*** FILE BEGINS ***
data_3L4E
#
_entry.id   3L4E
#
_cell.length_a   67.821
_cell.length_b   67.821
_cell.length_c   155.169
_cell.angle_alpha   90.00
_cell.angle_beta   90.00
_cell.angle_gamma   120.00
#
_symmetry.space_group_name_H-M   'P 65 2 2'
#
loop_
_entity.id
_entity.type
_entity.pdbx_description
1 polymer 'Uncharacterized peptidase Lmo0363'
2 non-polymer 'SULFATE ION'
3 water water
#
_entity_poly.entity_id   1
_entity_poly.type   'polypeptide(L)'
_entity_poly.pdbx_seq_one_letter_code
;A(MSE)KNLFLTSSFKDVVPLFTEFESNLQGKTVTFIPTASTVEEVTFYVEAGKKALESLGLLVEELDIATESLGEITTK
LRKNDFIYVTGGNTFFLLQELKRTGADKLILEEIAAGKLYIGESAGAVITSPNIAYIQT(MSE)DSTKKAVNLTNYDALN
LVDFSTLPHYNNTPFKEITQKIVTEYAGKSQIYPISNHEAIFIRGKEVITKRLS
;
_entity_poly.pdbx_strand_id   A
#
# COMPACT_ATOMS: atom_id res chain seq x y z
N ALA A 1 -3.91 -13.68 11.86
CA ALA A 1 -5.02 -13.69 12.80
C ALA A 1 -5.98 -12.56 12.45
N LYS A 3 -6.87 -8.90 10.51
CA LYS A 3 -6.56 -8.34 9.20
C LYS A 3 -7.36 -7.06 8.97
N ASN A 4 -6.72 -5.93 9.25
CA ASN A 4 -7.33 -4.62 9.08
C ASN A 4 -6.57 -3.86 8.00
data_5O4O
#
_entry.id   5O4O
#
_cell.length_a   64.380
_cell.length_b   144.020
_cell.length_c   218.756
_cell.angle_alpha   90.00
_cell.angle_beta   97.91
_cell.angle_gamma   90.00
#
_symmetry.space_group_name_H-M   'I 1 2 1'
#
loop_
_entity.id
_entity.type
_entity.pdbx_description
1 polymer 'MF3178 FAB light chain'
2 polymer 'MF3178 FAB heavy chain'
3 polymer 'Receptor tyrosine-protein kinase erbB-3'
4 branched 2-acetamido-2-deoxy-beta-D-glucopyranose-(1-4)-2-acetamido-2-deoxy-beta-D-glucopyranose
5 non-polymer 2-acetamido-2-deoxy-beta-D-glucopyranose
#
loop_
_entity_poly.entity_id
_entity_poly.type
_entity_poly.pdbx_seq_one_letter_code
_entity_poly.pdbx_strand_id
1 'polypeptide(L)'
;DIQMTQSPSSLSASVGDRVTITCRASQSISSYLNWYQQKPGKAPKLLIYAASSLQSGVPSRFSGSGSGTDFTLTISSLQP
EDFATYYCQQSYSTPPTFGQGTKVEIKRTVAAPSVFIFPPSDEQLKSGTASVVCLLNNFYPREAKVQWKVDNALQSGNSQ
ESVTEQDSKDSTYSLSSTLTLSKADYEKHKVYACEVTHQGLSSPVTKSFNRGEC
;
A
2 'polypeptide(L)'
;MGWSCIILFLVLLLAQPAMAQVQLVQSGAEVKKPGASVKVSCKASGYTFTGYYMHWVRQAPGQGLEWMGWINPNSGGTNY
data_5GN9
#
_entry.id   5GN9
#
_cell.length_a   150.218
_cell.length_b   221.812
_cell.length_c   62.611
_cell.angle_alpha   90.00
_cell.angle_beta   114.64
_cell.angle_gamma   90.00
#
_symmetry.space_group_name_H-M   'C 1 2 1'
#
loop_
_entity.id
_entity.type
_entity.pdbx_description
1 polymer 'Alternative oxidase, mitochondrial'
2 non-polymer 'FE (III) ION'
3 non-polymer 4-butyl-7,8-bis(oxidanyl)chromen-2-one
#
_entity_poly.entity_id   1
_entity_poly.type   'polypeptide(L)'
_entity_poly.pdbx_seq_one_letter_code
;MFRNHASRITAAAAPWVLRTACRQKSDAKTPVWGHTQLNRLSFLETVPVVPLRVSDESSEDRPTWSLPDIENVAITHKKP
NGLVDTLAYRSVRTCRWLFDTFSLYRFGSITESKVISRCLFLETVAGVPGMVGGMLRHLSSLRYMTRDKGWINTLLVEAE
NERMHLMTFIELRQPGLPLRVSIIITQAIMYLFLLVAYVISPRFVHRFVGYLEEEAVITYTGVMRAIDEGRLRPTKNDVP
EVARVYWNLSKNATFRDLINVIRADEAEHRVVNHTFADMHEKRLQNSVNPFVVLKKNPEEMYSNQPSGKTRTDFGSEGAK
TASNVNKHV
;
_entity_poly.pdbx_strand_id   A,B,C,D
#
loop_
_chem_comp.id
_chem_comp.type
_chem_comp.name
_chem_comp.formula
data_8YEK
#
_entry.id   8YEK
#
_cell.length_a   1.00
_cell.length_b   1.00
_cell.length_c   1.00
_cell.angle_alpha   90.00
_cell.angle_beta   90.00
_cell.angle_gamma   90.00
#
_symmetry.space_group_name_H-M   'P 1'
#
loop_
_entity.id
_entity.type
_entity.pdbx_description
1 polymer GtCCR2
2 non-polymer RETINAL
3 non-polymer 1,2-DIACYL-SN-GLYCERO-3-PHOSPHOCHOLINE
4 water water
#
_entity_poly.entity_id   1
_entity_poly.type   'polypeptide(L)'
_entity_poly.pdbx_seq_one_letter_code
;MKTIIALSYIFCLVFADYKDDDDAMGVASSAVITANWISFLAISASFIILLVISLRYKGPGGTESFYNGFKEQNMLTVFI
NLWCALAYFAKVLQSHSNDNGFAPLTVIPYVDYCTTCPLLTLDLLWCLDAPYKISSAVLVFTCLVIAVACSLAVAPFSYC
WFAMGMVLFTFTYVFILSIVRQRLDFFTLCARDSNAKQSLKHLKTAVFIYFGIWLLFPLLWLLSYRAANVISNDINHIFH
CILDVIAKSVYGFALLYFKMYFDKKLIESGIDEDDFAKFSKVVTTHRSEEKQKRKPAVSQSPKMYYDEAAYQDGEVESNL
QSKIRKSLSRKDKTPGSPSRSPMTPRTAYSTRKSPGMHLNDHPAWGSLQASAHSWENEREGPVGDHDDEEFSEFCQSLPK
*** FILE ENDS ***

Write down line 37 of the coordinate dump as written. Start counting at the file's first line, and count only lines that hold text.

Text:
C LYS A 3 -7.36 -7.06 8.97